Three Word Legacy


Reposted from Radical Mentoring

I’ve never been much of a funeral guy . . . not that anyone is. The first one I remember was for my father when I was a sophomore in high school. I’ve attended plenty since then, but not until my 40’s did I notice a distinct shift in my perspective.

Before 40, my dominant funeral emotion was numb. Aware of the sadness, but not overwhelmed because death seemed so far away.

Post 40, my emotional state changed. Possibly because I’ve attended funerals of people my age, but more likely because the idea of ‘legacy’ is now more of a priority for me. Sitting through these funerals, I catch myself wrestling with questions like . . .

  • What will my family say about me at my funeral? What about my friends?
  • Who will attend my funeral and why will they be there?
  • How do I want to make others feel when they are around me?
  • What do I value most and how am I living out those values daily?

A couple of weeks ago, I attended the funeral for the mother of a family member. Even though I’d never met her, attending seemed like the right thing to do. My family member would have been there for me if the roles were reversed.

This funeral was unique as this lady suffered a stroke almost 30 years ago. She spent the past 30 years trapped in her temporary ‘earth suit’ . . . wheelchair-bound, with a limited vocabulary. It was said at the service that she was a “prisoner in her own body.”

As her grandchildren spoke and reflected on her life, they shared the words spoken to them most often during their visits . . . “I love you” and “Thank you.” Even with her physical limitations, she still let them know she loved them and was grateful for them. That is a legacy.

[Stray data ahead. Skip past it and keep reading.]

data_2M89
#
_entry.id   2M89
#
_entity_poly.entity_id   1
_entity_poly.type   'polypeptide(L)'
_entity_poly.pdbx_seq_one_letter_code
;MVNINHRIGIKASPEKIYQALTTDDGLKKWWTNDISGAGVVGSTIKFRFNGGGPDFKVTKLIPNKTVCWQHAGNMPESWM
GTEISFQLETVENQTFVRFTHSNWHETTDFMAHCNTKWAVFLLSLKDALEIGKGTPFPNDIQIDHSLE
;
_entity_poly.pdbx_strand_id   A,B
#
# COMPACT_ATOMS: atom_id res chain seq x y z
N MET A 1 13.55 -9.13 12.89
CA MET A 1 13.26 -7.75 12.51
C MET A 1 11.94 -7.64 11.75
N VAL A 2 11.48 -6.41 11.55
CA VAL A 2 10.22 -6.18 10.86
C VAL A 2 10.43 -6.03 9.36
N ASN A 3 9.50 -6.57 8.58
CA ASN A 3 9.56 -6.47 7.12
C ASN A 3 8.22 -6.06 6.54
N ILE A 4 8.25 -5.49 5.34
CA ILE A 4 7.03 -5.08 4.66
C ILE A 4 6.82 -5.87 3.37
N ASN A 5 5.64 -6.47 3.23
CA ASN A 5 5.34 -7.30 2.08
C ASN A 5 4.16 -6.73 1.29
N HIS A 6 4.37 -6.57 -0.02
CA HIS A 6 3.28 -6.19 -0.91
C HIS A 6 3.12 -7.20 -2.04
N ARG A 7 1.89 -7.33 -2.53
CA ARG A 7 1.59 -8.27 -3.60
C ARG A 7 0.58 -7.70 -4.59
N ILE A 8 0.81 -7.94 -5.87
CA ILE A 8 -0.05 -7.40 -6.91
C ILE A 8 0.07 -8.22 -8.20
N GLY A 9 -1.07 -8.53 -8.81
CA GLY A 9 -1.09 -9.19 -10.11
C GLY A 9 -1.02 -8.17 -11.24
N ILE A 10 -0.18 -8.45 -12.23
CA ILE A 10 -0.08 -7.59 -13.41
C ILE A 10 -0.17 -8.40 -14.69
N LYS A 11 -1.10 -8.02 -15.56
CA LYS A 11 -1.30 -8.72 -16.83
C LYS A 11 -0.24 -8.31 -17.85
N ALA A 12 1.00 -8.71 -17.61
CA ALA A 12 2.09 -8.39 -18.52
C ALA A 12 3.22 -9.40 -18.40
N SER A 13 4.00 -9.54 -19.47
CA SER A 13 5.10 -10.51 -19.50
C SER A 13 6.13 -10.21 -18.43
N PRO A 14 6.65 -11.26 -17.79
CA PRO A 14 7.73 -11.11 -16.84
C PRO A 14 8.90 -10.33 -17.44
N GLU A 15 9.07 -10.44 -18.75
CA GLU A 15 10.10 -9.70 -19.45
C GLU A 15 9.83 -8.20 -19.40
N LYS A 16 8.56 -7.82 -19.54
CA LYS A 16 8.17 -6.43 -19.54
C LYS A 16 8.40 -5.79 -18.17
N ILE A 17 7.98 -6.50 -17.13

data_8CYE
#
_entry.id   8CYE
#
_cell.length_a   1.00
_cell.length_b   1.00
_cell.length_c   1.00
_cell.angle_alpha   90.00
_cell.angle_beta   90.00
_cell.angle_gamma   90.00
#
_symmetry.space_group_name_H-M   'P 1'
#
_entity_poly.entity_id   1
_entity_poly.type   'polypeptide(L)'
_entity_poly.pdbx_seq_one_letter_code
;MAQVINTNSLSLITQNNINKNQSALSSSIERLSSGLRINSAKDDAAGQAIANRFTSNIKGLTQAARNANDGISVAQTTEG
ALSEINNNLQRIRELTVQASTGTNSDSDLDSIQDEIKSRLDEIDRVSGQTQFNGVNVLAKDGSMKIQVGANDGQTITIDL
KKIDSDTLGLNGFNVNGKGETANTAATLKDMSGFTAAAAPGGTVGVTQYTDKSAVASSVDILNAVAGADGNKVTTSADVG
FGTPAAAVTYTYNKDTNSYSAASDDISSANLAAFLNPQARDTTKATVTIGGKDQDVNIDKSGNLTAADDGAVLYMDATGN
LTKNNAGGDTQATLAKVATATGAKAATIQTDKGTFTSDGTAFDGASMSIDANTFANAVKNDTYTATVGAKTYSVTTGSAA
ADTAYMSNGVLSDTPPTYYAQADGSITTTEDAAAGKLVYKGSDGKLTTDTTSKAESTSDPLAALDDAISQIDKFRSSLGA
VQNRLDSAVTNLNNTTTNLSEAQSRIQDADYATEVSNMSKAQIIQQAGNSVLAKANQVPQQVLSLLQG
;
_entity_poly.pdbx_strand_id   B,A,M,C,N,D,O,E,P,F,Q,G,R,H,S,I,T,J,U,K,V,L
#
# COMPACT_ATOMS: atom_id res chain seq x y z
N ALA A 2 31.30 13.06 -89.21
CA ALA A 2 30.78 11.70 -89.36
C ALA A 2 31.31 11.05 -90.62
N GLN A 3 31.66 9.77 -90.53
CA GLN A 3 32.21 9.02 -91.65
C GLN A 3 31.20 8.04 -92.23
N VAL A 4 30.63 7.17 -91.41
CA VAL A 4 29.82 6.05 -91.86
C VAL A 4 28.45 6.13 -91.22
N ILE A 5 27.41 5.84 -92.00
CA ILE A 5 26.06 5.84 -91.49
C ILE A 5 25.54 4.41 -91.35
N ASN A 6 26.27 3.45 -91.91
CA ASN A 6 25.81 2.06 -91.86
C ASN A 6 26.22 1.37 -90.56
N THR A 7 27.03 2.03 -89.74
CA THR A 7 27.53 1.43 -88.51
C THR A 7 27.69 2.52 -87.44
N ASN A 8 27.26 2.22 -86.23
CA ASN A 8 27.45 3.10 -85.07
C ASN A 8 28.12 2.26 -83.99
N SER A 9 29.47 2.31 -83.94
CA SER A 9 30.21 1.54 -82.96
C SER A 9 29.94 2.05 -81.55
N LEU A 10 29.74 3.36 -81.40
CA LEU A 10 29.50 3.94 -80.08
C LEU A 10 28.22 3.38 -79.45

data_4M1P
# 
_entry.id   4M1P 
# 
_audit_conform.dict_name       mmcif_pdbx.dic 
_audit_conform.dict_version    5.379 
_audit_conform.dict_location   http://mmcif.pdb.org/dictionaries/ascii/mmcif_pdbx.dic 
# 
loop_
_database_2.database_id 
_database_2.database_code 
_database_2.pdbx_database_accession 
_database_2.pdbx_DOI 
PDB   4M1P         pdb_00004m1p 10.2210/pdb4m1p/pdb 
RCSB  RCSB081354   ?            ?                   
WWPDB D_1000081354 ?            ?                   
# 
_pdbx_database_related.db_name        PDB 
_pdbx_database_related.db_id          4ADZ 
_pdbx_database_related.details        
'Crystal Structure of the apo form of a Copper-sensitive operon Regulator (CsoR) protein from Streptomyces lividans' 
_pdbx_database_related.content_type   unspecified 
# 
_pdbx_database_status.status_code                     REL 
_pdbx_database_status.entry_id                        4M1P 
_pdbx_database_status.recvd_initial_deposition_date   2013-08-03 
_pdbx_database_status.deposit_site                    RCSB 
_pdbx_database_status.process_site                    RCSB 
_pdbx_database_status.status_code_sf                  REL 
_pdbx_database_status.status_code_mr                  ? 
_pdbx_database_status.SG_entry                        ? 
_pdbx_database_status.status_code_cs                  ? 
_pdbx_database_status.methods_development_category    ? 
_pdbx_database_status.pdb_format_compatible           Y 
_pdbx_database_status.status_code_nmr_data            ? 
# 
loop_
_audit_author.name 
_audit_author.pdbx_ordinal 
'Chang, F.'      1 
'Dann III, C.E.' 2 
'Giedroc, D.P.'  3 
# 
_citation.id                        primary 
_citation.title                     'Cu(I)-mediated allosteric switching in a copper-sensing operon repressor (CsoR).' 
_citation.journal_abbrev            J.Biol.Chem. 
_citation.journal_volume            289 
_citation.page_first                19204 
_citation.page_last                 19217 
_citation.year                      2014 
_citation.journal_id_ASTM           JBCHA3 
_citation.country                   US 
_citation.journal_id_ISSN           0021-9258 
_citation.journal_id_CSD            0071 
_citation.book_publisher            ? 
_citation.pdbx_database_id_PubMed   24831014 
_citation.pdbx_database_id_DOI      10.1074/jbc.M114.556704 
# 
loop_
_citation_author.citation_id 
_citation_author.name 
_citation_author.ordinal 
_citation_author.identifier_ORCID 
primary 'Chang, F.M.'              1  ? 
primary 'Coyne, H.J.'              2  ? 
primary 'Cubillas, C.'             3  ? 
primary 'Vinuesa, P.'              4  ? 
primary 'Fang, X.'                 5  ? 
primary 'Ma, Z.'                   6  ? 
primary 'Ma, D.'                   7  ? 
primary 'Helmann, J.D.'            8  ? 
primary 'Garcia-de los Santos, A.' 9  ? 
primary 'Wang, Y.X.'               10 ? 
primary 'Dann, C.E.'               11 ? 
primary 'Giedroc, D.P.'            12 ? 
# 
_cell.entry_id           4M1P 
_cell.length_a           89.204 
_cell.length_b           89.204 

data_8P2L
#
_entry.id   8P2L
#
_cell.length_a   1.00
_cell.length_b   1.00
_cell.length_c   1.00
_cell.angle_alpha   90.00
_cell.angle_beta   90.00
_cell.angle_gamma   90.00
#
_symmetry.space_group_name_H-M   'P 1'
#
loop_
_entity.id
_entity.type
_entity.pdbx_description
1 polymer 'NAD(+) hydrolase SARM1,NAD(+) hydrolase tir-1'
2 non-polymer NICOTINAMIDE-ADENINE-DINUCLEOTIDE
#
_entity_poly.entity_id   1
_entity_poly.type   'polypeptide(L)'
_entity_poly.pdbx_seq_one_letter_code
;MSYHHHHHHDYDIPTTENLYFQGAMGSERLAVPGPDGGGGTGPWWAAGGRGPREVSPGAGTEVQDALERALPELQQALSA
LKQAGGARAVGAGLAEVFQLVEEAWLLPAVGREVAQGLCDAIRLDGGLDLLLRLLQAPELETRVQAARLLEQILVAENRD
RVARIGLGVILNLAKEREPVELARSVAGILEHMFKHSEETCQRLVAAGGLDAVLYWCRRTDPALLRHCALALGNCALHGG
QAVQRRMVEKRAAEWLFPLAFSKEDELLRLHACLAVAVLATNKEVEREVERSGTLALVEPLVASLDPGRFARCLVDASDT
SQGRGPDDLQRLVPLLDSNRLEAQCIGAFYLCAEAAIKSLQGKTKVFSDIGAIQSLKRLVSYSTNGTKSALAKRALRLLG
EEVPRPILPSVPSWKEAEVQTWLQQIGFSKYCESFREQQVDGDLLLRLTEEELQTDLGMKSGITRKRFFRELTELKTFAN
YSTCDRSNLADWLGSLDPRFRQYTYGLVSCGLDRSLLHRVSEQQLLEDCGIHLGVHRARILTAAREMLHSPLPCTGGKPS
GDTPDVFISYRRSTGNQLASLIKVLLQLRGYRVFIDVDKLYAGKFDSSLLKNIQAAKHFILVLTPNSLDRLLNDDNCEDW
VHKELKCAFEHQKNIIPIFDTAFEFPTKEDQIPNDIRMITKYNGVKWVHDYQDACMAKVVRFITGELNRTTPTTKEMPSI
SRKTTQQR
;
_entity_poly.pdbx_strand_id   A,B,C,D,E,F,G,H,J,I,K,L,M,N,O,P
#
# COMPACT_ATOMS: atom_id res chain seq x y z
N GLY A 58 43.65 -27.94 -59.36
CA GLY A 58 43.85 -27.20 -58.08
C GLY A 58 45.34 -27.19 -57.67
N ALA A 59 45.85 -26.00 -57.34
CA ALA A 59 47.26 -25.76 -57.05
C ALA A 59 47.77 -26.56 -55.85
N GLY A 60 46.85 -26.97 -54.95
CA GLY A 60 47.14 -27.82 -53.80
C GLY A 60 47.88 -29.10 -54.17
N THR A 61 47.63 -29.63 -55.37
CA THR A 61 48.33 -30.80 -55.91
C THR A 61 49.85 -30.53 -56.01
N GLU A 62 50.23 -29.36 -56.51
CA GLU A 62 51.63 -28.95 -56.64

In 2 Corinthians, Paul reminds us “not to lose heart because while we are wasting away outwardly, we are being renewed every day” and to “fix our eyes on what is unseen, since what is seen is temporary.”

Meister Eckhart said, “If the only prayer you ever say in your entire life is Thank You, it will be enough.”

Funerals are never events we hope to attend, but they can undoubtedly shape our perspective on eternity and remind us of the temporary nature of this life. After attending that funeral, here are some of the things I’m pondering. Maybe you’ll join me . . .

What are my eyes fixed on?

Am I allowing myself to be renewed every day?

Am I allowing the temporary circumstances I face every day determine the words that come out of my mouth?

If I could only speak three words or less, what would they be?

The Dependability of God


From the first chapter of Scripture, the Bible makes a case for the dependability of God.  Without exception when God spoke, something wonderful happened.  By divine fiat there was light, land, beaches, and creatures.  God consulted no advisers.  He needed no assistance. “For he spoke, and it came to be; he commanded, and it stood firm” (Psalm 33:9).

The same power is seen in Jesus.  He is unchanging.  He’s never caught off guard by the unexpected.  “God never changes or casts a shifting shadow” (James 1:17).

God is strong.  He does not overpromise and under deliver.  “God is able to do whatever he promises” (Romans 4:21).  “It is impossible for God to lie” (Hebrews 6:18).  God will keep his promises.  It must happen because of who God is!  And because God’s promises are unbreakable, our hope is unshakable!

Reposted from Max Lucado